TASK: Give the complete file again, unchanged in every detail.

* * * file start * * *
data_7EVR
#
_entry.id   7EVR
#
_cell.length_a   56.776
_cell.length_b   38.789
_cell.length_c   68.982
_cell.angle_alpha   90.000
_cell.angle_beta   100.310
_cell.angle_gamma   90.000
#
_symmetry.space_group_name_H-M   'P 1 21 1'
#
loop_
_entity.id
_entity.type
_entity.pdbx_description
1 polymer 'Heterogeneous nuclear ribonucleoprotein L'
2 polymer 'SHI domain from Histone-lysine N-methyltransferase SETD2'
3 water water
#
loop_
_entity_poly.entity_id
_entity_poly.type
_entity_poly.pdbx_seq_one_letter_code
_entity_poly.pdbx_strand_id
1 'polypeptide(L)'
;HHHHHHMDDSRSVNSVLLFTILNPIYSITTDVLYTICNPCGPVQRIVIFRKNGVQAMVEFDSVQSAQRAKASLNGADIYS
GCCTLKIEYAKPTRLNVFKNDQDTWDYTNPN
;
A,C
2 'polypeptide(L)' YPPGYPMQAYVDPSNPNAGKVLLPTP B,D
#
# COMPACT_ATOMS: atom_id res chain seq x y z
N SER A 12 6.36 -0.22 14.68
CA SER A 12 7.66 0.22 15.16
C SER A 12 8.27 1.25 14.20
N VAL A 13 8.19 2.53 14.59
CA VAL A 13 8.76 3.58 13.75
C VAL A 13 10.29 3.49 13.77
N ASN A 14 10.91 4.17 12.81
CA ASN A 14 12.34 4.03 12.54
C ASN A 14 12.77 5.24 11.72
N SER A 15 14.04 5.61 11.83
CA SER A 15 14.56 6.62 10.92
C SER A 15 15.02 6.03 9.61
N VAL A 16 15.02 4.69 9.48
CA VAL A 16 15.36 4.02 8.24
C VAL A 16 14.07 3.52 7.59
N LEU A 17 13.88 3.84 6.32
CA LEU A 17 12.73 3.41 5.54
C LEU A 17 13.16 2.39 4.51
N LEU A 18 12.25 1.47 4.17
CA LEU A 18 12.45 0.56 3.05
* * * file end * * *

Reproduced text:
data_7EVR
#
_entry.id   7EVR
#
_cell.length_a   56.776
_cell.length_b   38.789
_cell.length_c   68.982
_cell.angle_alpha   90.000
_cell.angle_beta   100.310
_cell.angle_gamma   90.000
#
_symmetry.space_group_name_H-M   'P 1 21 1'
#
loop_
_entity.id
_entity.type
_entity.pdbx_description
1 polymer 'Heterogeneous nuclear ribonucleoprotein L'
2 polymer 'SHI domain from Histone-lysine N-methyltransferase SETD2'
3 water water
#
loop_
_entity_poly.entity_id
_entity_poly.type
_entity_poly.pdbx_seq_one_letter_code
_entity_poly.pdbx_strand_id
1 'polypeptide(L)'
;HHHHHHMDDSRSVNSVLLFTILNPIYSITTDVLYTICNPCGPVQRIVIFRKNGVQAMVEFDSVQSAQRAKASLNGADIYS
GCCTLKIEYAKPTRLNVFKNDQDTWDYTNPN
;
A,C
2 'polypeptide(L)' YPPGYPMQAYVDPSNPNAGKVLLPTP B,D
#
# COMPACT_ATOMS: atom_id res chain seq x y z
N SER A 12 6.36 -0.22 14.68
CA SER A 12 7.66 0.22 15.16
C SER A 12 8.27 1.25 14.20
N VAL A 13 8.19 2.53 14.59
CA VAL A 13 8.76 3.58 13.75
C VAL A 13 10.29 3.49 13.77
N ASN A 14 10.91 4.17 12.81
CA ASN A 14 12.34 4.03 12.54
C ASN A 14 12.77 5.24 11.72
N SER A 15 14.04 5.61 11.83
CA SER A 15 14.56 6.62 10.92
C SER A 15 15.02 6.03 9.61
N VAL A 16 15.02 4.69 9.48
CA VAL A 16 15.36 4.02 8.24
C VAL A 16 14.07 3.52 7.59
N LEU A 17 13.88 3.84 6.32
CA LEU A 17 12.73 3.41 5.54
C LEU A 17 13.16 2.39 4.51
N LEU A 18 12.25 1.47 4.17
CA LEU A 18 12.45 0.56 3.05